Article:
US President Trump’s plans last week for delaying the 0.5% sulphur cap were defeated in the IMO who have introduced a supplementary measure about banning carriage of non compliant fuels unless the ship is fitted with scrubbers, to come into effect on 1 March 2020.
One method of ensuring compliance with the sulphur cap which comes into effect on 1 January 2020 would be the fitting of scrubber systems which though costly initially may prove more economical than the use of low sulphur diesel. Maersk has recently outlined its plans to go down the scrubber route, backtracking from its earlier position not to fit them to its fleet.
An article in todays ‘Guardian’ claims that the use of open-loop scrubbers which discharge wash water into the sea will simply transfer pollution from air to sea. Such discharges would have to comply with IMO regulations but there may still be a risk of some pollution involved. A 2015 study by UBA, a German environment agency, concluded that “wet scrubbers influence the marine environment through ph decrease, temperature increase, pollutant discharges and possibly through the use of active substances. Open scrubbers in particular have a greater environmental impact than closed or dry scrubbers due to their high water consumption and significantly larger amounts of generated washwater…The discharges of large amounts of washwater with partially persistent substances, lower ph and elevated temperature, however, are not compatible with the precautionary principles of [the EU’s] waste framework directive and Marine Strategy Framework Directive.”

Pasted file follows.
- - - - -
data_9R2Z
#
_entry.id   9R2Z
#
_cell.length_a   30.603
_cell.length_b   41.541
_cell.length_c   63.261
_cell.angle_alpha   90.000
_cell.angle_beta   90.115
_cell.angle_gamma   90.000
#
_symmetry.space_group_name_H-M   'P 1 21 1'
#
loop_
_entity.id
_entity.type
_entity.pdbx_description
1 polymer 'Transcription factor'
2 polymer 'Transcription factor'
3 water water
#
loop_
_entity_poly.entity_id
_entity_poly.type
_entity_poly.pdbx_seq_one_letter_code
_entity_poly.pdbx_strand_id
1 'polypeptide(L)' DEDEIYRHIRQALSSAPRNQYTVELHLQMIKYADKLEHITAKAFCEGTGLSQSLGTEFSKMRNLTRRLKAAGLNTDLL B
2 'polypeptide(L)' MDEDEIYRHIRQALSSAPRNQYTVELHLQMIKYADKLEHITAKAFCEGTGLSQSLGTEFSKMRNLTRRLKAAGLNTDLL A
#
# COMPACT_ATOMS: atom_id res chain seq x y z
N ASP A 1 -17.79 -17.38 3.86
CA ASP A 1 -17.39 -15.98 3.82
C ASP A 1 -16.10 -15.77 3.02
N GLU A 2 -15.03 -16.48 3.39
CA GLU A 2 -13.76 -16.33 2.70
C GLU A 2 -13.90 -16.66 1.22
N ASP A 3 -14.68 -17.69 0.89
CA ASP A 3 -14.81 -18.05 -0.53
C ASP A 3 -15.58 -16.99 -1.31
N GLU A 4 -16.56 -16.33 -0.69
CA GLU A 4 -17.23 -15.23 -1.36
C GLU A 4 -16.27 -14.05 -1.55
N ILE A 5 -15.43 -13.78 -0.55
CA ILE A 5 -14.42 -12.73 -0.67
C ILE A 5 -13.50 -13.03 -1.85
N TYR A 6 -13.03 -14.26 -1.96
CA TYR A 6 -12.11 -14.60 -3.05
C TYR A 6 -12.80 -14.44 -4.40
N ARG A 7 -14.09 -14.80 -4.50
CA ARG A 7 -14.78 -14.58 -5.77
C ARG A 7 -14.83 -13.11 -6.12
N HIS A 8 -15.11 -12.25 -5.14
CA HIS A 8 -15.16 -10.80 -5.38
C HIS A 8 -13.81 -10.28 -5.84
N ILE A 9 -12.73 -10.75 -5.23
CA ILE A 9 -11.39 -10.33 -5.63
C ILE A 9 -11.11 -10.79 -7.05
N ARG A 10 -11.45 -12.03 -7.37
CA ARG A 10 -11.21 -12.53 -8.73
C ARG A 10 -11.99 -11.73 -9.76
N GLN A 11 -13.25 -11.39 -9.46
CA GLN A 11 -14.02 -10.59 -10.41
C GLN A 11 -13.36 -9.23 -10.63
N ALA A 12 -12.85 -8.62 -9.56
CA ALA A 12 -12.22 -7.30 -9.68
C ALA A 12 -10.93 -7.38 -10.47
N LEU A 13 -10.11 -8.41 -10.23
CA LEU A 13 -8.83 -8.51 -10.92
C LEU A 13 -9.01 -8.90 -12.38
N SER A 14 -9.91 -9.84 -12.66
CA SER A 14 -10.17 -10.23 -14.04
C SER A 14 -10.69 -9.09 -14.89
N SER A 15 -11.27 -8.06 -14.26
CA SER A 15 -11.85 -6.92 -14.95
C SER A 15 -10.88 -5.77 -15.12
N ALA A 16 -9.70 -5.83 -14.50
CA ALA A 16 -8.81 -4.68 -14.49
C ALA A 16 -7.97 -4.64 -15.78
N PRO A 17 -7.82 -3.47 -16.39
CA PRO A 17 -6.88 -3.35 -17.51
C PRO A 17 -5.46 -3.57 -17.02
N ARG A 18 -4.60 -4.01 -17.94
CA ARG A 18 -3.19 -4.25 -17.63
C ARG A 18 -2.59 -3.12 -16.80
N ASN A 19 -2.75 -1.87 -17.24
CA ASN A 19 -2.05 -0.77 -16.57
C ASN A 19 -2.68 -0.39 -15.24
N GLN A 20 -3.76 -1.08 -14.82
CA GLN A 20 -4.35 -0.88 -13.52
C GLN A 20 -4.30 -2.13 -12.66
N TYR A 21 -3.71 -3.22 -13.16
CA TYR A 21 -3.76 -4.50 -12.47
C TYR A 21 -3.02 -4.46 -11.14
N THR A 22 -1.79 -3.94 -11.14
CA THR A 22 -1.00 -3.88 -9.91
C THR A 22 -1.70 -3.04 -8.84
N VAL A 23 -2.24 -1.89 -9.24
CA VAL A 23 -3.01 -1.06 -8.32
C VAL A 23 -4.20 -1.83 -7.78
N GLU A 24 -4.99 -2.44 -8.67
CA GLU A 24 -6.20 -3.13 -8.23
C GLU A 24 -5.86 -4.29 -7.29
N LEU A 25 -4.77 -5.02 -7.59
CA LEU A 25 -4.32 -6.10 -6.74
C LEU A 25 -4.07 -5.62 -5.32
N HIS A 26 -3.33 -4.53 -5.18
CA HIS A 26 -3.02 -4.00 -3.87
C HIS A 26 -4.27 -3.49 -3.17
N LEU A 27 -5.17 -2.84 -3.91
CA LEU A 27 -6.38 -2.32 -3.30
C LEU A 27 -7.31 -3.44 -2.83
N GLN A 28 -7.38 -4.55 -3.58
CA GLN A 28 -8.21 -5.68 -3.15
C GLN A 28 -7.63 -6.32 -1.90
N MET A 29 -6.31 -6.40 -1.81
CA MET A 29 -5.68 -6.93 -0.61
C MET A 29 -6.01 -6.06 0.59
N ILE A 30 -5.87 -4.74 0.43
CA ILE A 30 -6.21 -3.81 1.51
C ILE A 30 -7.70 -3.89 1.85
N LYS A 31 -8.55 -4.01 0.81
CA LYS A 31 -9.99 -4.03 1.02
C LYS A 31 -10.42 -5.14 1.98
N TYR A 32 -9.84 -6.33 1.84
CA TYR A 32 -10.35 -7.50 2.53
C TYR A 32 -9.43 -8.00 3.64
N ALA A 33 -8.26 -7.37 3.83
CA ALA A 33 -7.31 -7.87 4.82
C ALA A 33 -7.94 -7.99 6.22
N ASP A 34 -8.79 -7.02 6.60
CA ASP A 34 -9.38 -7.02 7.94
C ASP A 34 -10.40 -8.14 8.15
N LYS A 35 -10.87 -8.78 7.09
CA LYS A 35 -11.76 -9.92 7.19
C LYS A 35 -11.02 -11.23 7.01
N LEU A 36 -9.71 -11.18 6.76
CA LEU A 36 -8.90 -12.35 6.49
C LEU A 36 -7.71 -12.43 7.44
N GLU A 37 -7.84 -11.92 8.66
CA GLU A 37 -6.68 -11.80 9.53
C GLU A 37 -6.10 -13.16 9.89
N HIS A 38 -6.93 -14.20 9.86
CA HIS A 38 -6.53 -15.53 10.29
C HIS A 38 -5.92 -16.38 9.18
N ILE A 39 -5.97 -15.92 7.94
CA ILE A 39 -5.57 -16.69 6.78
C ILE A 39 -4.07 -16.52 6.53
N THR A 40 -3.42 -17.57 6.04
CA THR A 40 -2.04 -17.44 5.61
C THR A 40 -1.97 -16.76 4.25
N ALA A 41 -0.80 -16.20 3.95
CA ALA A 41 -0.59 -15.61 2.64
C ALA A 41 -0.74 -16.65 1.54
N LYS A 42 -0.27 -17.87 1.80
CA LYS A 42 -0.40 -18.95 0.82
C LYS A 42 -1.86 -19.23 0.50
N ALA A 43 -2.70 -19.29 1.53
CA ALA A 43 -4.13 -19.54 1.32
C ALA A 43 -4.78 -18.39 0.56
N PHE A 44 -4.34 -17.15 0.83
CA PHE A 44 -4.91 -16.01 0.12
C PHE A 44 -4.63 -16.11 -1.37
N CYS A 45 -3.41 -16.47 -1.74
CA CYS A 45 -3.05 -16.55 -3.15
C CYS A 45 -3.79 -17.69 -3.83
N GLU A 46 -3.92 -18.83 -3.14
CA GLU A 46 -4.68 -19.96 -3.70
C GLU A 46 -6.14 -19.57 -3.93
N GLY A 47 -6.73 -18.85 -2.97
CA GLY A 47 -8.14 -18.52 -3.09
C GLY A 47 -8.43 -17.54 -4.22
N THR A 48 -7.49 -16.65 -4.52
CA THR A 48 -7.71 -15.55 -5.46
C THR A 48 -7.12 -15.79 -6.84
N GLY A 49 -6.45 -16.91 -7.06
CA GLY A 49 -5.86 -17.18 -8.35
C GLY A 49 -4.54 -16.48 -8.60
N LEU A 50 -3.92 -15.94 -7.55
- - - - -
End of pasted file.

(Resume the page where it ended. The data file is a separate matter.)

The use of open-loop scrubbers is effectively banned in German and Belgian waters. However, the use of low sulphur diesel fuel in ports will contribute to other forms of air-borne pollution, such as from Nitrogen Dioxide emissions.